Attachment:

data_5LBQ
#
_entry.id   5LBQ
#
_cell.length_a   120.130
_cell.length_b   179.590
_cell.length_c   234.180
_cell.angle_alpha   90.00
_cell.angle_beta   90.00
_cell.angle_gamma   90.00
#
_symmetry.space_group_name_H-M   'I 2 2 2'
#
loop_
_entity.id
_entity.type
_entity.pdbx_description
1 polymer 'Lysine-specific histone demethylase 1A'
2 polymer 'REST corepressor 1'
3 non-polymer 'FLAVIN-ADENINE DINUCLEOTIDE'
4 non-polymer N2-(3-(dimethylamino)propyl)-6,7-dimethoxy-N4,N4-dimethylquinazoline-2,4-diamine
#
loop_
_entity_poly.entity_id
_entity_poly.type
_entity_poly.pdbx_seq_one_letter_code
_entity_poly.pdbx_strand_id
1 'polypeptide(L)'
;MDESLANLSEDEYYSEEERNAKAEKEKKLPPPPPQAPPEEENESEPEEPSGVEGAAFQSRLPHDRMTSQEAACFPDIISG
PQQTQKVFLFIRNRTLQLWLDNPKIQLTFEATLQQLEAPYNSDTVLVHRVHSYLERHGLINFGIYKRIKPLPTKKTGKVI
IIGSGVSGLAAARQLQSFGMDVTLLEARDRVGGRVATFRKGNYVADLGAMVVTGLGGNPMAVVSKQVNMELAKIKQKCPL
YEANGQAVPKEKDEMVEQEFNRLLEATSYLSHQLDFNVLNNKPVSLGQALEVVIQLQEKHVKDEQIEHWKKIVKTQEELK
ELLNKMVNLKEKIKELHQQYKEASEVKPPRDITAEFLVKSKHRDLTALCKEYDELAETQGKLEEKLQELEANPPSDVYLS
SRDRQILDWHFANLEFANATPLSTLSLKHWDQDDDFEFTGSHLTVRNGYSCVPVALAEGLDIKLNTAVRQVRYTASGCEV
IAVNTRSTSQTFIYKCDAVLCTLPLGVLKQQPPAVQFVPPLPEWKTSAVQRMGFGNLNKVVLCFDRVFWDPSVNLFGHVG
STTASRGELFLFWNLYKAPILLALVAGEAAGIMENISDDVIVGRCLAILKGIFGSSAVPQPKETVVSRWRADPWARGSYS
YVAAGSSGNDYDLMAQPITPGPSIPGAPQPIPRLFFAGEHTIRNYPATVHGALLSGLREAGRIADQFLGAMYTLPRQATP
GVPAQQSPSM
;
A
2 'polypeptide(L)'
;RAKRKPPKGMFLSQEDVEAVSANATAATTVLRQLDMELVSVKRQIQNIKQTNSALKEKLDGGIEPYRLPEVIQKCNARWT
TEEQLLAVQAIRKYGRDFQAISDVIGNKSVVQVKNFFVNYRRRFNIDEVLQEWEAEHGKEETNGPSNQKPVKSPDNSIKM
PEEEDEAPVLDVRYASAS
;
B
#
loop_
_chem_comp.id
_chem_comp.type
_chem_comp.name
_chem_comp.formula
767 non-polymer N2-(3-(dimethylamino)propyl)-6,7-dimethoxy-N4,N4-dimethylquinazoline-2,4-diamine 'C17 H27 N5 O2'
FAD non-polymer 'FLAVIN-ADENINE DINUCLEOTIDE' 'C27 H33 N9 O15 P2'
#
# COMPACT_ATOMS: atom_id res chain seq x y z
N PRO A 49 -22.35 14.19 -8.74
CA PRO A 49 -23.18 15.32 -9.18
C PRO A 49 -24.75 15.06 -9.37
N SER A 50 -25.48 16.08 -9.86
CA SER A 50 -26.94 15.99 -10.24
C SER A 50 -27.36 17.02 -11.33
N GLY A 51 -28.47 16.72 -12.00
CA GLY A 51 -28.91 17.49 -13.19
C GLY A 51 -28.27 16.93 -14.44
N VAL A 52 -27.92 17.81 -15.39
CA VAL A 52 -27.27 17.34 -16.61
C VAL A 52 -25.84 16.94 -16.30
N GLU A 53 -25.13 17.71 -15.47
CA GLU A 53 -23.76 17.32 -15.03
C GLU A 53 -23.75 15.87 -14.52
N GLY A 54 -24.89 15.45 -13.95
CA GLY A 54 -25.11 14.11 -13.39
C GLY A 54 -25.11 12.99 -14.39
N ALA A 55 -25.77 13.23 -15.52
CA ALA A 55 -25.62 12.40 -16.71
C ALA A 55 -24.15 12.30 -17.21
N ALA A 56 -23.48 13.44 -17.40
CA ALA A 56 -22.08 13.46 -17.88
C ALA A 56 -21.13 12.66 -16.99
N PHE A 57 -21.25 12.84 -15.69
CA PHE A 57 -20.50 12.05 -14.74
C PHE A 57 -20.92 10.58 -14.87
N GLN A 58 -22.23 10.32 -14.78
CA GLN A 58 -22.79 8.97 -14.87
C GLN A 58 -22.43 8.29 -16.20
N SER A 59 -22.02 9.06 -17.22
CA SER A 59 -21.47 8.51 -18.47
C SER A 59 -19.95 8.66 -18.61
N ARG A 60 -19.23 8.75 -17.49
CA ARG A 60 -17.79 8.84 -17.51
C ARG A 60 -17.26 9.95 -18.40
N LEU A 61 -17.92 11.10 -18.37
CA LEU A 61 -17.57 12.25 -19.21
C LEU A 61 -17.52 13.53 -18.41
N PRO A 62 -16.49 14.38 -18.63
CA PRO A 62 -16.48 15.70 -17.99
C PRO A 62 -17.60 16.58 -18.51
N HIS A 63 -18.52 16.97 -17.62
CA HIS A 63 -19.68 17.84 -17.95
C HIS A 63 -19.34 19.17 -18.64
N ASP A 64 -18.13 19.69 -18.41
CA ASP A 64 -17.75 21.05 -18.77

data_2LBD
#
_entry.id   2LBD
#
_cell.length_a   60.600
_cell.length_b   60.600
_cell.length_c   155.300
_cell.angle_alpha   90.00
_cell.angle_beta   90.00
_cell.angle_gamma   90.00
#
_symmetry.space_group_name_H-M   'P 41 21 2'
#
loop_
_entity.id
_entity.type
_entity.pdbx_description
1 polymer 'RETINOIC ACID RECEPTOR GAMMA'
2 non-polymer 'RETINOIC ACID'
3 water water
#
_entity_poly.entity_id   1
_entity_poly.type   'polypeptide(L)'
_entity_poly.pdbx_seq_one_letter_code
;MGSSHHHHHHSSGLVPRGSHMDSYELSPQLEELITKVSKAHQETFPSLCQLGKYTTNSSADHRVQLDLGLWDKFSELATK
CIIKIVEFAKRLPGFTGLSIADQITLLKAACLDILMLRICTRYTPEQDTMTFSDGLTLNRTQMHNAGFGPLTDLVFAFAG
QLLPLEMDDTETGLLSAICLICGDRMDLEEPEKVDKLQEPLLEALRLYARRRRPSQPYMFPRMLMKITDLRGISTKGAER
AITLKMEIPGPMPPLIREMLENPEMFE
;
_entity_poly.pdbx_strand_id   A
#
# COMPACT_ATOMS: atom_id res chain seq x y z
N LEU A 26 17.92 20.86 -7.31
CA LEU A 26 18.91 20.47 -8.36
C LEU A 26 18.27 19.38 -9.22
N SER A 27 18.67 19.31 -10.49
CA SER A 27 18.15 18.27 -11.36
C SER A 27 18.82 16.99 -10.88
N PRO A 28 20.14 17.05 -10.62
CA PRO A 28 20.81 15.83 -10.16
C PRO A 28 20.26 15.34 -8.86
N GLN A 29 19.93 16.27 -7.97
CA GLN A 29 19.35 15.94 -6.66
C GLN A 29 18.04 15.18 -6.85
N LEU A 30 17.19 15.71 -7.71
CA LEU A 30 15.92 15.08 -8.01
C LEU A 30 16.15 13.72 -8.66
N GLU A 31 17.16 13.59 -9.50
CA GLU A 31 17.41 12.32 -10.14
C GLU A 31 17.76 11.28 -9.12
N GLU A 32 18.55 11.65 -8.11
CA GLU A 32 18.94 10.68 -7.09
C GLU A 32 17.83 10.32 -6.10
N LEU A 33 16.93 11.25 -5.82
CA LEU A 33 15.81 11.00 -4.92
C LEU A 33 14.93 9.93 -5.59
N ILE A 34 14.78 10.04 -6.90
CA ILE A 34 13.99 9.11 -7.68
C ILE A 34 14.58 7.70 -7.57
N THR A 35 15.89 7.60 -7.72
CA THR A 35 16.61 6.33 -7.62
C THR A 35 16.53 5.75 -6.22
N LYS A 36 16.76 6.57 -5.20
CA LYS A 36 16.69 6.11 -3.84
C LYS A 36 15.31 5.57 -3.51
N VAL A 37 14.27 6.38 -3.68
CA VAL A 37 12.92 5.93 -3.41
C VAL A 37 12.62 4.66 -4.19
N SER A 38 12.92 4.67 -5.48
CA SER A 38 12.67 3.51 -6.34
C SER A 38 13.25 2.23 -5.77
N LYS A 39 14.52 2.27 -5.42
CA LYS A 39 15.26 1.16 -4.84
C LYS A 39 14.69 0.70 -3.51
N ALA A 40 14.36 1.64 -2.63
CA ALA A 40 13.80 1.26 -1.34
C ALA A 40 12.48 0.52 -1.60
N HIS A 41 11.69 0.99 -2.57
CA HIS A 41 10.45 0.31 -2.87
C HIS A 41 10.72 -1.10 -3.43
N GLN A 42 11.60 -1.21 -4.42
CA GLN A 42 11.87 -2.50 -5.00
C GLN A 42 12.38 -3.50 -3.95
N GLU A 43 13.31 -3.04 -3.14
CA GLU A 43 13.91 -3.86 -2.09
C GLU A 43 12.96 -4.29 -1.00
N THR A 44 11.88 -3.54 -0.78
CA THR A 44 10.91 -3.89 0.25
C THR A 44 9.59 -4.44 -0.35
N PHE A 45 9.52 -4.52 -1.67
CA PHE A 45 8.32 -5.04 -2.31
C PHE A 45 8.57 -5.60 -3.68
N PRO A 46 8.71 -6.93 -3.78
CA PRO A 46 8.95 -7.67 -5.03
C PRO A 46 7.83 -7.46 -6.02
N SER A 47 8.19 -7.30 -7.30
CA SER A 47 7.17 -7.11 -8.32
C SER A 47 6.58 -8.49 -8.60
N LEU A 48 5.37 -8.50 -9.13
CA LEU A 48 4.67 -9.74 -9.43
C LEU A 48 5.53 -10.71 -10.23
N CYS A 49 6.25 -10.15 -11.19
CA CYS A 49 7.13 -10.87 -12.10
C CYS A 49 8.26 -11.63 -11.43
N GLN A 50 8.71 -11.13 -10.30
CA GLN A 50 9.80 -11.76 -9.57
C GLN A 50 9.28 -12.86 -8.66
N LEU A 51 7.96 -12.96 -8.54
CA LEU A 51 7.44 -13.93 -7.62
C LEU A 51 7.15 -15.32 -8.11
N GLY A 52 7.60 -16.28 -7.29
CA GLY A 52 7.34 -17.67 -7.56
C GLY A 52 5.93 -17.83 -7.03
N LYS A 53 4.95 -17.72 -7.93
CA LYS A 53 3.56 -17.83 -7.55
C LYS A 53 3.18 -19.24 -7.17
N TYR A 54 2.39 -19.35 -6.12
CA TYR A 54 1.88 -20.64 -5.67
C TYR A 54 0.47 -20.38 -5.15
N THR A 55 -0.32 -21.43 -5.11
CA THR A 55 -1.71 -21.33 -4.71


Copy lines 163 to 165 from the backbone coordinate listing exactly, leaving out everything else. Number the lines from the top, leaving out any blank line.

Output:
N THR A 35 15.89 7.60 -7.72
CA THR A 35 16.61 6.33 -7.62
C THR A 35 16.53 5.75 -6.22